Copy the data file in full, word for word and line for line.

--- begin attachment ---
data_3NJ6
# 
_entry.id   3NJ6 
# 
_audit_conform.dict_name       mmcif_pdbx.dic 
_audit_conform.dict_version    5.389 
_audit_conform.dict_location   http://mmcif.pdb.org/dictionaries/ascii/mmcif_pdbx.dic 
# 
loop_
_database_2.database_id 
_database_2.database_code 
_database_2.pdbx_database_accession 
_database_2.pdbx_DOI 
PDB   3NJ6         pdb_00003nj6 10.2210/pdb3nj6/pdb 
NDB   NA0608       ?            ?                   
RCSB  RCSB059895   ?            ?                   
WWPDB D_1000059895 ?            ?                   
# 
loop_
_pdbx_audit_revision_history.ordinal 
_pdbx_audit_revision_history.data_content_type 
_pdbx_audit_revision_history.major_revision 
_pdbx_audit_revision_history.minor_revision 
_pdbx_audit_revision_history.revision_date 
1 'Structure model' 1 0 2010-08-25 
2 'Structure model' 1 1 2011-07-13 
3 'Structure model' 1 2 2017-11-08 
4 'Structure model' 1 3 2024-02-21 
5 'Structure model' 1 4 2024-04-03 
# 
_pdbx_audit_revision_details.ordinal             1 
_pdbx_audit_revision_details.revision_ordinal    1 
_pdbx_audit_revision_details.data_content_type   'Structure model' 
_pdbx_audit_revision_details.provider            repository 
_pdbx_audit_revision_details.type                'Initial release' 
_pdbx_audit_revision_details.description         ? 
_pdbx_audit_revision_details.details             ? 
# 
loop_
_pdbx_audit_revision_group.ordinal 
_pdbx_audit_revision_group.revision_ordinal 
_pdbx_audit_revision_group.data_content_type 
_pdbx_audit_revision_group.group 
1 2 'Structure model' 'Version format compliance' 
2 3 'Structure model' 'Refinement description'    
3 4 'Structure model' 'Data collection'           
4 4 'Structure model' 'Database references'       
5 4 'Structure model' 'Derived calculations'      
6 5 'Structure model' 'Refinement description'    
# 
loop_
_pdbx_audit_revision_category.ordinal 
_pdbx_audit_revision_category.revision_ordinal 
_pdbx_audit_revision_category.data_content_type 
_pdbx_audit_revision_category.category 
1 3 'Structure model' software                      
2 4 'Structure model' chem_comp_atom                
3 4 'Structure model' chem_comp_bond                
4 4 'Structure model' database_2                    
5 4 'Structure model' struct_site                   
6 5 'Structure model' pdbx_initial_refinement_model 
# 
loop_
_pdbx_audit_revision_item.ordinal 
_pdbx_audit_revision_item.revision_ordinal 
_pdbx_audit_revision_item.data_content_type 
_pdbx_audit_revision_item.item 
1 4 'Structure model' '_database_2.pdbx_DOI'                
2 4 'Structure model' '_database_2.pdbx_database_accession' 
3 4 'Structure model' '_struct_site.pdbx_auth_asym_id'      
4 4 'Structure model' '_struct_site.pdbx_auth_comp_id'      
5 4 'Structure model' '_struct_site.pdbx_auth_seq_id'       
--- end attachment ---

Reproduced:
data_3NJ6
# 
_entry.id   3NJ6 
# 
_audit_conform.dict_name       mmcif_pdbx.dic 
_audit_conform.dict_version    5.389 
_audit_conform.dict_location   http://mmcif.pdb.org/dictionaries/ascii/mmcif_pdbx.dic 
# 
loop_
_database_2.database_id 
_database_2.database_code 
_database_2.pdbx_database_accession 
_database_2.pdbx_DOI 
PDB   3NJ6         pdb_00003nj6 10.2210/pdb3nj6/pdb 
NDB   NA0608       ?            ?                   
RCSB  RCSB059895   ?            ?                   
WWPDB D_1000059895 ?            ?                   
# 
loop_
_pdbx_audit_revision_history.ordinal 
_pdbx_audit_revision_history.data_content_type 
_pdbx_audit_revision_history.major_revision 
_pdbx_audit_revision_history.minor_revision 
_pdbx_audit_revision_history.revision_date 
1 'Structure model' 1 0 2010-08-25 
2 'Structure model' 1 1 2011-07-13 
3 'Structure model' 1 2 2017-11-08 
4 'Structure model' 1 3 2024-02-21 
5 'Structure model' 1 4 2024-04-03 
# 
_pdbx_audit_revision_details.ordinal             1 
_pdbx_audit_revision_details.revision_ordinal    1 
_pdbx_audit_revision_details.data_content_type   'Structure model' 
_pdbx_audit_revision_details.provider            repository 
_pdbx_audit_revision_details.type                'Initial release' 
_pdbx_audit_revision_details.description         ? 
_pdbx_audit_revision_details.details             ? 
# 
loop_
_pdbx_audit_revision_group.ordinal 
_pdbx_audit_revision_group.revision_ordinal 
_pdbx_audit_revision_group.data_content_type 
_pdbx_audit_revision_group.group 
1 2 'Structure model' 'Version format compliance' 
2 3 'Structure model' 'Refinement description'    
3 4 'Structure model' 'Data collection'           
4 4 'Structure model' 'Database references'       
5 4 'Structure model' 'Derived calculations'      
6 5 'Structure model' 'Refinement description'    
# 
loop_
_pdbx_audit_revision_category.ordinal 
_pdbx_audit_revision_category.revision_ordinal 
_pdbx_audit_revision_category.data_content_type 
_pdbx_audit_revision_category.category 
1 3 'Structure model' software                      
2 4 'Structure model' chem_comp_atom                
3 4 'Structure model' chem_comp_bond                
4 4 'Structure model' database_2                    
5 4 'Structure model' struct_site                   
6 5 'Structure model' pdbx_initial_refinement_model 
# 
loop_
_pdbx_audit_revision_item.ordinal 
_pdbx_audit_revision_item.revision_ordinal 
_pdbx_audit_revision_item.data_content_type 
_pdbx_audit_revision_item.item 
1 4 'Structure model' '_database_2.pdbx_DOI'                
2 4 'Structure model' '_database_2.pdbx_database_accession' 
3 4 'Structure model' '_struct_site.pdbx_auth_asym_id'      
4 4 'Structure model' '_struct_site.pdbx_auth_comp_id'      
5 4 'Structure model' '_struct_site.pdbx_auth_seq_id'       